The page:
In blepharitis, both upper and lower eyelids become coated with oily debris and bacteria near the eyelashes. The eye feels irritated and may become inflamed. The resulting irritation sometimes associated with over activity of the nearby oil glands, causes dandruff-like scales and particles to form along the lashes and eyelid margins. Sometimes the scaling or bacteria produce no more than minor irritation and itching, but in some they may cause redness, stinging or burning.
Blepharitis can be a stubborn problem. Although there is no specific cure, it can be controlled through a careful, regular program of hygiene. The cleansing routine below should be followed at least twice a day at first; perhaps less often as the condition improves:
• Apply warm compresses. Put clean warm washcloths on both eyes for 5 to 10 minutes. Rewarm the washcloths when they get cold Compresses help to loosen eyelash crusts, melt oil gland plugs, and decrease itching and burning.
• Gently wash your eyelids. Your eyelids should be washed after the warm water soaks. Put baby shampoo on a clean and warm washcloth. Add warm water to the shampoo. With your eyes closed, gently wash the eyelashes. Rinse away the shampoo with warm water. Alternatively, you can make a mixture of two to three drops of baby shampoo in one-half cup warm water. Dip a cotton swab or clean washcloth in this mixture. Looking into a magnifying mirror, pull your eyelid slightly forward, and clean your eyelid and eyelashes, brushing the scales away from the eyelids. This procedure should take approximately half a minute for each eyelid. Rinse your eyelid well with clean, warm water.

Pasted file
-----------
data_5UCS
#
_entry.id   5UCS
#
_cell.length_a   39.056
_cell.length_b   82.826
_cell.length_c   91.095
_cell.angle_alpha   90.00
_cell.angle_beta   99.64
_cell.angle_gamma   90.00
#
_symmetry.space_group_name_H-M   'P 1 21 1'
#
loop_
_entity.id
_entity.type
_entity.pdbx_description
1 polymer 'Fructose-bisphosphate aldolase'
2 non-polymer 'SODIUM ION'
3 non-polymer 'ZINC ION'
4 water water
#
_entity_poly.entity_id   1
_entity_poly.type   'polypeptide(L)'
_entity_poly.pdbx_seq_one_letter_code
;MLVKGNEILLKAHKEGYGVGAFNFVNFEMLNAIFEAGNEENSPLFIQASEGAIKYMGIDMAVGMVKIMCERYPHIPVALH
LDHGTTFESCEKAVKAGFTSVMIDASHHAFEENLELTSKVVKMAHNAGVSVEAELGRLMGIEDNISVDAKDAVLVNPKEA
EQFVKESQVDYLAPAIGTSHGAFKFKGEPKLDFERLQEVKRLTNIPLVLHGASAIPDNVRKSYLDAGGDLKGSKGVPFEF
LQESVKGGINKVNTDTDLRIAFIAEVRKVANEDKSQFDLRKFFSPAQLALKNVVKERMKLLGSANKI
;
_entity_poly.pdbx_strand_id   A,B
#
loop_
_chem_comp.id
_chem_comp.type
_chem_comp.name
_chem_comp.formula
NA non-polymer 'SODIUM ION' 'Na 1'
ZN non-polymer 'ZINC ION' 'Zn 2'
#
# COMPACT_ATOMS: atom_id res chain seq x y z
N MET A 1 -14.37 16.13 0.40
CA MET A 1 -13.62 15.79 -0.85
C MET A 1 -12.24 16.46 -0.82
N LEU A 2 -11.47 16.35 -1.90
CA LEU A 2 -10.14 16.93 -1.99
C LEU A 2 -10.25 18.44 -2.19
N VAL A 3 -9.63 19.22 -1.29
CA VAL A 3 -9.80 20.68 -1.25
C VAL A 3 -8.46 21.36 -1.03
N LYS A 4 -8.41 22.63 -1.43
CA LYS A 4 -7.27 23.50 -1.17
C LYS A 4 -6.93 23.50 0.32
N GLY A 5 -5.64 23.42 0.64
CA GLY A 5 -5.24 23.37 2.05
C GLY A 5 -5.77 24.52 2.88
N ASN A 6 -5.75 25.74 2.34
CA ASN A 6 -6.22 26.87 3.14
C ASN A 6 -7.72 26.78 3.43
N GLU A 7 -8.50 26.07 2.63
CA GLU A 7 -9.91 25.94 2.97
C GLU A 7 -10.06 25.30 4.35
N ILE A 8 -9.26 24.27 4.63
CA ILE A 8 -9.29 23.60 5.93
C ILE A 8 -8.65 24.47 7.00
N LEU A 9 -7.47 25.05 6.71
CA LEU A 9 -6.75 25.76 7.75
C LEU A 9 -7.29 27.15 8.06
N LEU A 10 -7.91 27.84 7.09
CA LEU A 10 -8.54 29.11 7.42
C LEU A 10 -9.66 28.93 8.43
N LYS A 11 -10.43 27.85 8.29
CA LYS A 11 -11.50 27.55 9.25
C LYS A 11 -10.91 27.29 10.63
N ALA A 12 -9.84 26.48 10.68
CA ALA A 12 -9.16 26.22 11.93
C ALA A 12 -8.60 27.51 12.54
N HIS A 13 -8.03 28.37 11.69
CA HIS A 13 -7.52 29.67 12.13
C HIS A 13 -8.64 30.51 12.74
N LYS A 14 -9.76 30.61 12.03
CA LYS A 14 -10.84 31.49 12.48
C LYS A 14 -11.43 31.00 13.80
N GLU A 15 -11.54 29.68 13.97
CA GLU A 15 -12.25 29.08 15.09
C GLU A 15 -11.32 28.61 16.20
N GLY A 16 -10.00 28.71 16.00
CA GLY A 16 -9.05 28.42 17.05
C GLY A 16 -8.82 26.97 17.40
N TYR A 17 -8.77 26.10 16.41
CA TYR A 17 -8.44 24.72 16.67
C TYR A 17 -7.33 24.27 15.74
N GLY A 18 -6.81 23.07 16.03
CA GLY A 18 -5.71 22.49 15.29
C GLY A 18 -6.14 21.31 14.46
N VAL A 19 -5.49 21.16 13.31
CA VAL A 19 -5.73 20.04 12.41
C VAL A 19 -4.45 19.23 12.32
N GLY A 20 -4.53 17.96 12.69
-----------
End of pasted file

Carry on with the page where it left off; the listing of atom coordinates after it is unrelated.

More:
• Apply any prescribed medications. If medication has been prescribed, it should be applied to the eyes and/or eyelids along the lashes with a clean finger or cotton tip swab. The ointment may blur your vision for a short time.
Many medications are available for the treatment of blepharitis, including antibiotics and steroid preparations in drop or ointment form. While cortisone medications often hasten relief of symptoms, long-term use can cause some harmful side effects. Once the acute phase of the condition is overcome – a process that may take several weeks – milder medications, if any, may be helpful to control your blepharitis. However, medications alone are not sufficient; the daily cleansing routine described above is essential.
If you have any of these symptoms, please see an ophthalmologist for proper diagnosis and treatment to ensure no visual damage.